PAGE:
A self-contained classroom educates students with disabilities in all of their academic subjects. Students with disabilities make up 14% of the student population nationally (Hirsch et al, 2022). Many of these students are educated in self-contained classroom if their Individualized Education Plan (IEP) team has agreed that is their least restrictive environment (LRE). Students with emotional and behavioral disabilities (EBD) are most often educated in self-contained due to their specialized needs in social emotional learning, social skills, and self regulation. Due to their disability, it can be difficult for teachers to develop relationships with students with EBD, let alone assist them in developing friendships with their peers. As a teacher of a self contained classroom for students with EBD for over ten years, I have compiled a list of ways you can build community in a self contained classroom.
Believe that your class is a community
A quote that is often attributed to Henry Ford is “Those that believe they can and those that believe they can’t are often both correct.” If we hold a strong belief in one way or the other, it can impact the outcome of any plan of acton we choose to implement. If you have a strong belief in something that is unwavering, you can also help others to believe as well. When your students see you believing that they can be successful at being apart of a classroom community, it can help make that belief a reality.
Model the behaviors you want to see
As humans we learn most of our behaviors by watching those around us. Babies learn speech by repeating the sounds they hear around them. The same can be said of modeling positive behaviors in the classroom. You can create lessons where you break down the behaviors you would like students to use in the classroom. That means showing them how to perform the specific skill. You may also need to give them the reasoning behind exhibiting these behaviors. We need to realize that not everyone has had the opportunity to learn how to relate to others, especially based on their backgrounds.
Be consistent with your expectations
Classroom management is an important part of creating a community in your classroom. The classroom management style of the teacher sets the tone for the classroom and determines the effectiveness of the learning environment. Creating expectations with your students and making sure they understand the consequences if those expectations are not met helps with consistency. Students know what will happen if expectations are not met and will act accordingly.
Be aware of your social and emotional competency
According to the website, Positive Action, the five core social and emotional competencies are: 1) self-awareness, 2) self-management, 3) responsible decision making, 4) social awareness, and 5) relationship skills. In order to teach these skills to students, teachers must be aware of their own competencies. Having self-awareness will allow teachers to understand their strengths and weaknesses which can help with maintaining healthy relationships. Self-management focuses on helping to improve your stress management, organizational skills, goal setting, and self-discipline. That works hand in hand with responsible decision making in order to make important decisions. Social awareness involves your ability to emphasize with others. This also helps in establishing healthy relationships. Ultimately, all this helps with your relationship skills to, yes you guessed it, establish and maintain healthy relationships that add to your classroom community.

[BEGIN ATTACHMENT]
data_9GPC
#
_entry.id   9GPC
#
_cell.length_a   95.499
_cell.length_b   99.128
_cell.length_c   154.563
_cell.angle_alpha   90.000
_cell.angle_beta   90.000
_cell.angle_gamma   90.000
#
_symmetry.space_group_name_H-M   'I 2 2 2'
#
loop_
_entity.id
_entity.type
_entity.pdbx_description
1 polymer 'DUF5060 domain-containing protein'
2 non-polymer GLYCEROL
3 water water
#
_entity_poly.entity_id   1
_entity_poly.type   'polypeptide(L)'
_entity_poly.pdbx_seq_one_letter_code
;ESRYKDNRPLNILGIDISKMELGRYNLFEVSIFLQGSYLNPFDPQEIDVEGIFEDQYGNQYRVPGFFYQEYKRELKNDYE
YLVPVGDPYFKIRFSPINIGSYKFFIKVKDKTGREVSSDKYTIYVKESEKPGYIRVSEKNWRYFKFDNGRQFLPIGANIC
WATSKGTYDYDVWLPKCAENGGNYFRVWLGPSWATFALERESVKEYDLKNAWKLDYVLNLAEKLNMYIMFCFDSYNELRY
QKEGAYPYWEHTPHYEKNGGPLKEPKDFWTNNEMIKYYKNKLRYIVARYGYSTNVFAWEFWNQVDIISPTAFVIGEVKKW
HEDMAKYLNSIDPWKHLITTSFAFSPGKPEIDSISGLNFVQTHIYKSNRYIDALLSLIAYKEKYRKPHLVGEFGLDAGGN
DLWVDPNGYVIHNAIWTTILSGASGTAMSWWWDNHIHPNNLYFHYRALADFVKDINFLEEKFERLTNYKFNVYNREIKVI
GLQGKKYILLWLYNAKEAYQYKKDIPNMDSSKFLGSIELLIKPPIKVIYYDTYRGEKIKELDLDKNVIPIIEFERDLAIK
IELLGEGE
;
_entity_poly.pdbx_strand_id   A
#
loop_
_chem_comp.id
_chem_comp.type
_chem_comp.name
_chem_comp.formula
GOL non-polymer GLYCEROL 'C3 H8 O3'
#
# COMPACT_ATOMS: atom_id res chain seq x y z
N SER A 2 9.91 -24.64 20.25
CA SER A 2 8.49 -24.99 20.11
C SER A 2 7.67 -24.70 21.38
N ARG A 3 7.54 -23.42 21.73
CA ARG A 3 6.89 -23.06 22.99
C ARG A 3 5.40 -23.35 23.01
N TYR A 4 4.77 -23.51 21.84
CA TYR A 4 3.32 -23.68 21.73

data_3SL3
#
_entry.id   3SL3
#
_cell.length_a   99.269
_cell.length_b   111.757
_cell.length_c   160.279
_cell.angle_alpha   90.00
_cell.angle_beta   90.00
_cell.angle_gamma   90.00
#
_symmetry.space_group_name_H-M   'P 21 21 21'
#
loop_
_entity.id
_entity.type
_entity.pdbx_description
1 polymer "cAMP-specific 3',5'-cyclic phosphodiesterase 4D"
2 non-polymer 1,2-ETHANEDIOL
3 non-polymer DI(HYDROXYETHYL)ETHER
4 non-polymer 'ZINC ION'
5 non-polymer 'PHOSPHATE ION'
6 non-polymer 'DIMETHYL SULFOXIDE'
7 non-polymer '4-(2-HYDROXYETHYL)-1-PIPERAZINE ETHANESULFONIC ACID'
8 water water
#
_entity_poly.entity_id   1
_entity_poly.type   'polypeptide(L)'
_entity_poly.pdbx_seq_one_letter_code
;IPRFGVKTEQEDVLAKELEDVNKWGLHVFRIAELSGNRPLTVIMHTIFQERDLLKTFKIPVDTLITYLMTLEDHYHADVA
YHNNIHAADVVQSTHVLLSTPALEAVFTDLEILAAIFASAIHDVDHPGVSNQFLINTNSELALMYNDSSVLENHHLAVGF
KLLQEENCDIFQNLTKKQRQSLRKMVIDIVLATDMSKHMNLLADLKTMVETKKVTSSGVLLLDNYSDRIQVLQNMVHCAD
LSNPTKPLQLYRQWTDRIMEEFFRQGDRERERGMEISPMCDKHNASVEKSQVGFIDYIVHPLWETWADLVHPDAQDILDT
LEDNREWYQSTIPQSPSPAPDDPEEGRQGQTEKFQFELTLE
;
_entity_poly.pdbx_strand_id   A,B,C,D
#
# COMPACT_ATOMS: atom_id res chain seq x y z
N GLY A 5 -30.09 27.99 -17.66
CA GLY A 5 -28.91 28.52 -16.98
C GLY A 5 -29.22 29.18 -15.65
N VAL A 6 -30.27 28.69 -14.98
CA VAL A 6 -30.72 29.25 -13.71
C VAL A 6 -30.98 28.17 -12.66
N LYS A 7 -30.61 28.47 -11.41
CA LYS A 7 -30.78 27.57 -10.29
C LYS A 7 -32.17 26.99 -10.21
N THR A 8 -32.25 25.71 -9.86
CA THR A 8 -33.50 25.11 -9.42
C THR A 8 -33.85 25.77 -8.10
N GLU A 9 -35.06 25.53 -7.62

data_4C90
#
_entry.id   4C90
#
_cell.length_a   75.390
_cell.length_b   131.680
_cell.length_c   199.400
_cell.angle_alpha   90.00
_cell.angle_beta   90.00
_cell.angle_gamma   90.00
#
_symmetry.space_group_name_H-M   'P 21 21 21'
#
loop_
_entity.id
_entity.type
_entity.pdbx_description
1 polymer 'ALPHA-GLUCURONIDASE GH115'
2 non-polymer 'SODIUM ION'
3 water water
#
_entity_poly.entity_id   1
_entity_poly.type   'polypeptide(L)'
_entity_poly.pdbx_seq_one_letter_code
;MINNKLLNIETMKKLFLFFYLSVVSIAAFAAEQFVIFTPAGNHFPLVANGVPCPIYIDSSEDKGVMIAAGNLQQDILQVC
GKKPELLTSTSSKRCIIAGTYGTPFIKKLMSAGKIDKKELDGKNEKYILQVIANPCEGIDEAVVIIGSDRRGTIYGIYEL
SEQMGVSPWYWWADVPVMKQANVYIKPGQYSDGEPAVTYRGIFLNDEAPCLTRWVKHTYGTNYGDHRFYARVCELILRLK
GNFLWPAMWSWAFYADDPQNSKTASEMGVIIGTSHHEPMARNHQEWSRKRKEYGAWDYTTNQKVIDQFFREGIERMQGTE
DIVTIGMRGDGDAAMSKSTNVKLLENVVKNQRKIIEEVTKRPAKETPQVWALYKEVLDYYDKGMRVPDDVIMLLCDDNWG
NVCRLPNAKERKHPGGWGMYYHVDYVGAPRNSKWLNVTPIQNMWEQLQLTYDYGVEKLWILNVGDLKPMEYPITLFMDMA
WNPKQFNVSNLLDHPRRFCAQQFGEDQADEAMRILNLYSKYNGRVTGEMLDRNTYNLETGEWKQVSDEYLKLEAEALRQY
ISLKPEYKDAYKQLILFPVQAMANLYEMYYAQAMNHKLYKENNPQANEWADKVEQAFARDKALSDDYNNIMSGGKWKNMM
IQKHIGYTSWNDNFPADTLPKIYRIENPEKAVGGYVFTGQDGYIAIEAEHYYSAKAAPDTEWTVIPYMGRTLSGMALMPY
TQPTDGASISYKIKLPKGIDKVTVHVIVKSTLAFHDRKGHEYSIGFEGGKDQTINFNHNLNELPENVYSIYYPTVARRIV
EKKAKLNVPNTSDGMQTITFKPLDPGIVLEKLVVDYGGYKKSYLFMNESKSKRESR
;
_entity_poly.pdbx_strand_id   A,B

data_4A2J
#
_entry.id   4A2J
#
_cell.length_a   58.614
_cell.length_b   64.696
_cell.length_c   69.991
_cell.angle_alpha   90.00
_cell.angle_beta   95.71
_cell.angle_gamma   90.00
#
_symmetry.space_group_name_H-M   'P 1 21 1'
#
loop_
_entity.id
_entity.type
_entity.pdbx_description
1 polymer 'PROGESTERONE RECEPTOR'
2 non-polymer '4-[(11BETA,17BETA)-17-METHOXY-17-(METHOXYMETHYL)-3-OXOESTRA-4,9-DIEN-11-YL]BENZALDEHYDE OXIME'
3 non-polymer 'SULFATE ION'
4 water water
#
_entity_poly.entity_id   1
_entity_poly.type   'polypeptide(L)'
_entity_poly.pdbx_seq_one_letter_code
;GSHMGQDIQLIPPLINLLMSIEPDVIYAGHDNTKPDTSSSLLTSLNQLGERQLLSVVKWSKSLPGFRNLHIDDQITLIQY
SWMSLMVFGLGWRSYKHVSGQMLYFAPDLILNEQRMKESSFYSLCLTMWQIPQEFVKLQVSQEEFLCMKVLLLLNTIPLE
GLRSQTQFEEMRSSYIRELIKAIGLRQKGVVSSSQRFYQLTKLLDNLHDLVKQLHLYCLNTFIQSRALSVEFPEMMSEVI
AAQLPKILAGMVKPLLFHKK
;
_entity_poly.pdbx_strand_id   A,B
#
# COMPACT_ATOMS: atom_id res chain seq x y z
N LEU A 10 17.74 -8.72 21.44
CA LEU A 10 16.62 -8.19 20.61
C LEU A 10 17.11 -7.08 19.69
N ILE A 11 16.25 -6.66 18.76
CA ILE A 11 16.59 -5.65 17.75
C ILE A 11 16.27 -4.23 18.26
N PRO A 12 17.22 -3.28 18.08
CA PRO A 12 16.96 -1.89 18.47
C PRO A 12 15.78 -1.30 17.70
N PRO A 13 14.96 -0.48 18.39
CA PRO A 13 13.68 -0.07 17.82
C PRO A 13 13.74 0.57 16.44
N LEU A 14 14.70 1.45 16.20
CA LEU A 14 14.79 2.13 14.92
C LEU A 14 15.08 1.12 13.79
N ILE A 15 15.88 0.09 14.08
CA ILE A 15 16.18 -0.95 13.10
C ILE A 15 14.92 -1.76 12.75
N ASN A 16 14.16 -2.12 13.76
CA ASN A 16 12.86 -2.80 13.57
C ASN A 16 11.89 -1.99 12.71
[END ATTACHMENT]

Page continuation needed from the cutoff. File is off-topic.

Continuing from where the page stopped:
Encourage and/or create opportunities for positive peer interactions
According to the Center on the Social and Emotional Foundations for Early Learning, positive peer interactions lead to the positive social and emotional development in children. Children who are given these opportunities are able to build stronger friendships and connections with others. Teachers are able to create these types of interactions in the classroom through group activities and role playing. Students with EBD may not develop these skills on their own and need more practice. Giving these students the opportunities for positive peer interactions can help improve their social behaviors.
Lead with positivity!
As a classroom teacher, you are the leader and set the tone for your learning environment. Your behavior and attitude can directly influence the behaviors of your students. Having an air of positivity in your classroom will create a supportive climate. A positive teacher leader is the unifier of healthy relationships in the classroom.
Kandice B. aka SPED Teacher KB